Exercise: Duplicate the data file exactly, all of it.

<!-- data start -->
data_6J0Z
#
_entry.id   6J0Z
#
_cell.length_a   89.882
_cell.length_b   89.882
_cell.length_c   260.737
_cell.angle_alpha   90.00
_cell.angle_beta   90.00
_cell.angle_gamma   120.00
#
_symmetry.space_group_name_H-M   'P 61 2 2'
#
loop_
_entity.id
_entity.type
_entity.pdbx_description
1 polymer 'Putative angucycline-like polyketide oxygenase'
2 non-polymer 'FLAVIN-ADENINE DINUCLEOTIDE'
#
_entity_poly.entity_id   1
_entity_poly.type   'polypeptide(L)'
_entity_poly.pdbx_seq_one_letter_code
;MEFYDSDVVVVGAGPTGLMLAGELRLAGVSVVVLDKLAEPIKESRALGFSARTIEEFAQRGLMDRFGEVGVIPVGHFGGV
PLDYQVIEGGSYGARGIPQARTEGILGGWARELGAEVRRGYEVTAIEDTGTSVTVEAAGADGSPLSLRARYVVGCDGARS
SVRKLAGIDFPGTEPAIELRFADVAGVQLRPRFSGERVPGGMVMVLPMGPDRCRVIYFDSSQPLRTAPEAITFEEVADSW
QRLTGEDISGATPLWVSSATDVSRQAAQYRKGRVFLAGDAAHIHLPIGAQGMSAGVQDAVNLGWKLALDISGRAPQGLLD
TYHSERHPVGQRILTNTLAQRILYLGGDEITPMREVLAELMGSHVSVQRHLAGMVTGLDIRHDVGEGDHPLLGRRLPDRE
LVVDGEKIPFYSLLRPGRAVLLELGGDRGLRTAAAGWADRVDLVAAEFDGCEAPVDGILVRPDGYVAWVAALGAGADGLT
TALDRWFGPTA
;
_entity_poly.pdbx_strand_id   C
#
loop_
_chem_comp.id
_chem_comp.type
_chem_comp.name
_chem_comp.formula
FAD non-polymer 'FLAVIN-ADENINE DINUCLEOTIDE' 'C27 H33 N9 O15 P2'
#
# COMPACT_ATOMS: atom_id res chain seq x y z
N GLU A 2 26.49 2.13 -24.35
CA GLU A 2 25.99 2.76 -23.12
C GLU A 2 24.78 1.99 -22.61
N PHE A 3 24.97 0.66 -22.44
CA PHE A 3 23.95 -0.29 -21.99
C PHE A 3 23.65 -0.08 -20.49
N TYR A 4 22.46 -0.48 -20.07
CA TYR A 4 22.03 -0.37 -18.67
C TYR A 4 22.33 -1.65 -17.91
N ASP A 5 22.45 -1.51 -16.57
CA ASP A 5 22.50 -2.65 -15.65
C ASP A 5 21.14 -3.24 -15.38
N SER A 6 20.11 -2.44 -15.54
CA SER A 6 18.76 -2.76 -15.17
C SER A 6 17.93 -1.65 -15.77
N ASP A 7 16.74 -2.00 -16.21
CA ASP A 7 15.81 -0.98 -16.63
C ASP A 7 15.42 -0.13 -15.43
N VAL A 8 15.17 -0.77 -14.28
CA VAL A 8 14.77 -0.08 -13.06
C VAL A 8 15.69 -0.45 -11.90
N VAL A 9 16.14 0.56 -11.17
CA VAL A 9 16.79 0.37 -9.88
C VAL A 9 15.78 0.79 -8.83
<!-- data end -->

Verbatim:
data_6J0Z
#
_entry.id   6J0Z
#
_cell.length_a   89.882
_cell.length_b   89.882
_cell.length_c   260.737
_cell.angle_alpha   90.00
_cell.angle_beta   90.00
_cell.angle_gamma   120.00
#
_symmetry.space_group_name_H-M   'P 61 2 2'
#
loop_
_entity.id
_entity.type
_entity.pdbx_description
1 polymer 'Putative angucycline-like polyketide oxygenase'
2 non-polymer 'FLAVIN-ADENINE DINUCLEOTIDE'
#
_entity_poly.entity_id   1
_entity_poly.type   'polypeptide(L)'
_entity_poly.pdbx_seq_one_letter_code
;MEFYDSDVVVVGAGPTGLMLAGELRLAGVSVVVLDKLAEPIKESRALGFSARTIEEFAQRGLMDRFGEVGVIPVGHFGGV
PLDYQVIEGGSYGARGIPQARTEGILGGWARELGAEVRRGYEVTAIEDTGTSVTVEAAGADGSPLSLRARYVVGCDGARS
SVRKLAGIDFPGTEPAIELRFADVAGVQLRPRFSGERVPGGMVMVLPMGPDRCRVIYFDSSQPLRTAPEAITFEEVADSW
QRLTGEDISGATPLWVSSATDVSRQAAQYRKGRVFLAGDAAHIHLPIGAQGMSAGVQDAVNLGWKLALDISGRAPQGLLD
TYHSERHPVGQRILTNTLAQRILYLGGDEITPMREVLAELMGSHVSVQRHLAGMVTGLDIRHDVGEGDHPLLGRRLPDRE
LVVDGEKIPFYSLLRPGRAVLLELGGDRGLRTAAAGWADRVDLVAAEFDGCEAPVDGILVRPDGYVAWVAALGAGADGLT
TALDRWFGPTA
;
_entity_poly.pdbx_strand_id   C
#
loop_
_chem_comp.id
_chem_comp.type
_chem_comp.name
_chem_comp.formula
FAD non-polymer 'FLAVIN-ADENINE DINUCLEOTIDE' 'C27 H33 N9 O15 P2'
#
# COMPACT_ATOMS: atom_id res chain seq x y z
N GLU A 2 26.49 2.13 -24.35
CA GLU A 2 25.99 2.76 -23.12
C GLU A 2 24.78 1.99 -22.61
N PHE A 3 24.97 0.66 -22.44
CA PHE A 3 23.95 -0.29 -21.99
C PHE A 3 23.65 -0.08 -20.49
N TYR A 4 22.46 -0.48 -20.07
CA TYR A 4 22.03 -0.37 -18.67
C TYR A 4 22.33 -1.65 -17.91
N ASP A 5 22.45 -1.51 -16.57
CA ASP A 5 22.50 -2.65 -15.65
C ASP A 5 21.14 -3.24 -15.38
N SER A 6 20.11 -2.44 -15.54
CA SER A 6 18.76 -2.76 -15.17
C SER A 6 17.93 -1.65 -15.77
N ASP A 7 16.74 -2.00 -16.21
CA ASP A 7 15.81 -0.98 -16.63
C ASP A 7 15.42 -0.13 -15.43
N VAL A 8 15.17 -0.77 -14.28
CA VAL A 8 14.77 -0.08 -13.06
C VAL A 8 15.69 -0.45 -11.90
N VAL A 9 16.14 0.56 -11.17
CA VAL A 9 16.79 0.37 -9.88
C VAL A 9 15.78 0.79 -8.83